Judge orders prosecutors to charge Amtrak engineer

Posted May 13, 2017

The Philadelphia District Attorney's Office had announced Tuesday, as the two-year deadline to bring charges loomed Friday, that it couldn't prove Bostian acted with "conscious disregard" when he accelerated the train to 106 miles per hour on a 50 miles per hour curve.

The district attorney says there was no evidence Bostian acted with criminal "intent" or criminal "knowledge".

Judge Marsha Neifield issued the order against Brandon Bostian on Thursday, relying on a Pennsylvania law that lets courts accept private criminal complaints if district attorneys decline to prosecute. A two-year investigation by the DA's office found that Bostian's speeding caused the train to derail, killing eight people and injuring more than 200 others.

The family of a NY woman who was killed sought the criminal complaint after city prosecutors declined to press charges. "It's a moment of bringing a man to task for what he did to all these families and how he did this so wrong", said Thomas R. Kline, the attorney for the victims' families.

Kline said the attorney general on Friday "correctly and appropriately charged Brandon Bostian for his reckless disregard of the passengers in whose safety he was entrusted".

A Philadelphia judge ordered the arrest of the Amtrak engineer aboard a 2015 derailment in which eight people died and hundreds were injured. Kline represents the family of the NY victim, Rachel Jacobs, a 39-year-old technology executive, wife and mother. A judge says Bostian lives in MA.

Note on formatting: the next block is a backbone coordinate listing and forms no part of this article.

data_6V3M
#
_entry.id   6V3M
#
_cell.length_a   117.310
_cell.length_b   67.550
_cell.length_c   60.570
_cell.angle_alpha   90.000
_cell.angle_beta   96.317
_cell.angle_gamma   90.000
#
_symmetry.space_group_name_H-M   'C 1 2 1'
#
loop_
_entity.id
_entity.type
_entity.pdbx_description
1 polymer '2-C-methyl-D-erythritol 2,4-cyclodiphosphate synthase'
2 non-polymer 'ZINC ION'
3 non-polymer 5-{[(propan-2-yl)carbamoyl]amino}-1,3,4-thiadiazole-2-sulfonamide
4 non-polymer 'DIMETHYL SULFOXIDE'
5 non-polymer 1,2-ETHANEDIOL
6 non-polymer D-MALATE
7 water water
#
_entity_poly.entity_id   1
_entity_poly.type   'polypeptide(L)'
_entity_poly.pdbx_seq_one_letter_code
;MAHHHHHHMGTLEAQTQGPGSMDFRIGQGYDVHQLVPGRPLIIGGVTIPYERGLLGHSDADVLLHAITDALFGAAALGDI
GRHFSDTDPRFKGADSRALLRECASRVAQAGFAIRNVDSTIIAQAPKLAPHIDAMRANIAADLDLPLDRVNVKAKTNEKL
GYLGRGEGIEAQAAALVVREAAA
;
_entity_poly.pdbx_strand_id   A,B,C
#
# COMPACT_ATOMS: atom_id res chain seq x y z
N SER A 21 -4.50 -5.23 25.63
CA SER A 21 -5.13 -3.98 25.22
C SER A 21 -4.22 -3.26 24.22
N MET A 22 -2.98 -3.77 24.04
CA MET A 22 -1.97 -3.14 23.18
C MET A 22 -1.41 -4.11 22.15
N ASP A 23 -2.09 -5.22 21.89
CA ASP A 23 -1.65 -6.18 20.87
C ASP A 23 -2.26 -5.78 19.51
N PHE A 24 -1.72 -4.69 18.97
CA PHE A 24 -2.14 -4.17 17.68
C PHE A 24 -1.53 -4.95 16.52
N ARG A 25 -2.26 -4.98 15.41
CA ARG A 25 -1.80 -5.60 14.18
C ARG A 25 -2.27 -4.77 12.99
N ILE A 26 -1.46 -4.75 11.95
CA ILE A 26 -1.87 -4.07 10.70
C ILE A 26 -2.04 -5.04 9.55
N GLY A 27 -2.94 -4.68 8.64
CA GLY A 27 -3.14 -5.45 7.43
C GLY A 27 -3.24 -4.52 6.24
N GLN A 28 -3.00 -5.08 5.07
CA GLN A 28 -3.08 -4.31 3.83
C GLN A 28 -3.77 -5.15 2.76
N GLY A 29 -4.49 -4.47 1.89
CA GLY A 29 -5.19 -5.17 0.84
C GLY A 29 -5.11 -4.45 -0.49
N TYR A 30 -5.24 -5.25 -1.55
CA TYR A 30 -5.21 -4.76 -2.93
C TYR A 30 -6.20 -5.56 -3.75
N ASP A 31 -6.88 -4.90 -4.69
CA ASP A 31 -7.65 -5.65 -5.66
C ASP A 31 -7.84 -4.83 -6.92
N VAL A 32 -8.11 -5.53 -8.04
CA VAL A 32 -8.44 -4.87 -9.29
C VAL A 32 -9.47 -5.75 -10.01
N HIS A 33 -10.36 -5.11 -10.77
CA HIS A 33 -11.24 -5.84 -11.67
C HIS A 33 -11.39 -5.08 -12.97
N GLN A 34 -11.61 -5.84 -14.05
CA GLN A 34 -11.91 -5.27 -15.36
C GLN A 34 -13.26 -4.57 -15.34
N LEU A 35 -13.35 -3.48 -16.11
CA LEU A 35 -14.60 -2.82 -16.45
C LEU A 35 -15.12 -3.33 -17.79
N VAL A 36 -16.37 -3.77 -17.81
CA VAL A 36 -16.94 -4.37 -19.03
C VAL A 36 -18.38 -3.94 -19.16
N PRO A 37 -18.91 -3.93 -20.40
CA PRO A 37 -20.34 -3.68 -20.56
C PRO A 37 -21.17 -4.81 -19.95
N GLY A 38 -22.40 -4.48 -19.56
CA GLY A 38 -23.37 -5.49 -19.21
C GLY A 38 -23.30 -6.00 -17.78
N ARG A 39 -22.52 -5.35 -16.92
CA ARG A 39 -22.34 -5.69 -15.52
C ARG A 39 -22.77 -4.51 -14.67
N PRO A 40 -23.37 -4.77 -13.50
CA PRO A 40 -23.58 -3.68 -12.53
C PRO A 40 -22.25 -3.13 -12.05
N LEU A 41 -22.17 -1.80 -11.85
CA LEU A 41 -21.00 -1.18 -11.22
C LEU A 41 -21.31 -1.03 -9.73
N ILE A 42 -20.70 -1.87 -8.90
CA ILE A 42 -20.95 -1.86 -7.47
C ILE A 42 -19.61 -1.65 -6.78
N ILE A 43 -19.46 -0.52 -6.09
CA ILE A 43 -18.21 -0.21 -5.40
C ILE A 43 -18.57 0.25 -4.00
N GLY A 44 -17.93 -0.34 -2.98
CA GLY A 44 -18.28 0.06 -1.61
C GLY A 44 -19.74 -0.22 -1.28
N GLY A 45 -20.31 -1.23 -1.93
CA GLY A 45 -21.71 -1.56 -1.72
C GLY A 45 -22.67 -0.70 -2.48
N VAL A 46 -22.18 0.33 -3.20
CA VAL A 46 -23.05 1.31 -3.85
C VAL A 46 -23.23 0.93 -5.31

Amtrak has taken responsibility for the crash and agreed to pay $265 million to settle related claims.

However, the Philadelphia's district attorney's office determined that the evidence did not rise to the necessary level needed to charge the engineer or anyone else with a crime. In the week after the crash, investigators with the NTSB said the train was traveling at more than 100 m.p.h. when it derailed.

Federal investigators concluded that Bostian lost track of his location, or "situational awareness", before the crash after learning that a nearby SEPTA commuter train had been struck with a rock. However, the NTSB concluded that nothing struck his locomotive.

In response, attorneys filed a private complaint on behalf of the father of one of the victims. Philadelphia lawyers Thomas Kline and Robert Mongeluzzi, who helped negotiate the settlement, announced the judge's order late Thursday.

The engineer in a deadly 2015 Amtrak train crash in Philadelphia could be charged by the Pennsylvania attorney general as soon as Friday even though local prosecutors had cleared him of criminal wrongdoing earlier in the week.

Emergency personnel work near the wreckage of the New York City-bound Amtrak passenger train following the May 13, 2015, derailment in Philadelphia.

The judge had signed off on two misdemeanor charges over Rachel Jacobs' death in the May 12, 2015, derailment.